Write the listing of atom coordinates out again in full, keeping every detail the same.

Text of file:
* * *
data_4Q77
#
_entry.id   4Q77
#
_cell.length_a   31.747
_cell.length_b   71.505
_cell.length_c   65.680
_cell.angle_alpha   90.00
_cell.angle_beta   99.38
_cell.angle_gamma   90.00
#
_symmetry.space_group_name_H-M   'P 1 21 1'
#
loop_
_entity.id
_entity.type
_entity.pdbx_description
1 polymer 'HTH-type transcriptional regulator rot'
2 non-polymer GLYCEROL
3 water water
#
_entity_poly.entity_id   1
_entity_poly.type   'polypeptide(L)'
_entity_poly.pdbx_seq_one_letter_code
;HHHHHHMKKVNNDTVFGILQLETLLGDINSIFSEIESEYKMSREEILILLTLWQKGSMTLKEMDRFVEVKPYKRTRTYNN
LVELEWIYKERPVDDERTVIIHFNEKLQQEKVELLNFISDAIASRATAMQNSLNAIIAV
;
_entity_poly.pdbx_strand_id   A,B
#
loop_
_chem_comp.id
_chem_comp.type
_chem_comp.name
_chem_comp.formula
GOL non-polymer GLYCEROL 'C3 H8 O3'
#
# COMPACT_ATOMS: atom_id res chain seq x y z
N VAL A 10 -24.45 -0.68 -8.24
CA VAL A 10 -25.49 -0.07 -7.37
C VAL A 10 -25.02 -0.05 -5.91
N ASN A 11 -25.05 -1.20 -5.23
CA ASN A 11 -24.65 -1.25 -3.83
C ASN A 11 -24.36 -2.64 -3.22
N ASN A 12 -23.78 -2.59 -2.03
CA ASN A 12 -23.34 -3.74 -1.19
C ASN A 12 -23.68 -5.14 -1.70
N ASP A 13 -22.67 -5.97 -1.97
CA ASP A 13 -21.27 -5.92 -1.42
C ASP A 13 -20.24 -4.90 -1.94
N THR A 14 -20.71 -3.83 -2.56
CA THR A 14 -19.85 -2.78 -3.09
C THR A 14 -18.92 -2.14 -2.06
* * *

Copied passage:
data_4Q77
#
_entry.id   4Q77
#
_cell.length_a   31.747
_cell.length_b   71.505
_cell.length_c   65.680
_cell.angle_alpha   90.00
_cell.angle_beta   99.38
_cell.angle_gamma   90.00
#
_symmetry.space_group_name_H-M   'P 1 21 1'
#
loop_
_entity.id
_entity.type
_entity.pdbx_description
1 polymer 'HTH-type transcriptional regulator rot'
2 non-polymer GLYCEROL
3 water water
#
_entity_poly.entity_id   1
_entity_poly.type   'polypeptide(L)'
_entity_poly.pdbx_seq_one_letter_code
;HHHHHHMKKVNNDTVFGILQLETLLGDINSIFSEIESEYKMSREEILILLTLWQKGSMTLKEMDRFVEVKPYKRTRTYNN
LVELEWIYKERPVDDERTVIIHFNEKLQQEKVELLNFISDAIASRATAMQNSLNAIIAV
;
_entity_poly.pdbx_strand_id   A,B
#
loop_
_chem_comp.id
_chem_comp.type
_chem_comp.name
_chem_comp.formula
GOL non-polymer GLYCEROL 'C3 H8 O3'
#
# COMPACT_ATOMS: atom_id res chain seq x y z
N VAL A 10 -24.45 -0.68 -8.24
CA VAL A 10 -25.49 -0.07 -7.37
C VAL A 10 -25.02 -0.05 -5.91
N ASN A 11 -25.05 -1.20 -5.23
CA ASN A 11 -24.65 -1.25 -3.83
C ASN A 11 -24.36 -2.64 -3.22
N ASN A 12 -23.78 -2.59 -2.03
CA ASN A 12 -23.34 -3.74 -1.19
C ASN A 12 -23.68 -5.14 -1.70
N ASP A 13 -22.67 -5.97 -1.97
CA ASP A 13 -21.27 -5.92 -1.42
C ASP A 13 -20.24 -4.90 -1.94
N THR A 14 -20.71 -3.83 -2.56
CA THR A 14 -19.85 -2.78 -3.09
C THR A 14 -18.92 -2.14 -2.06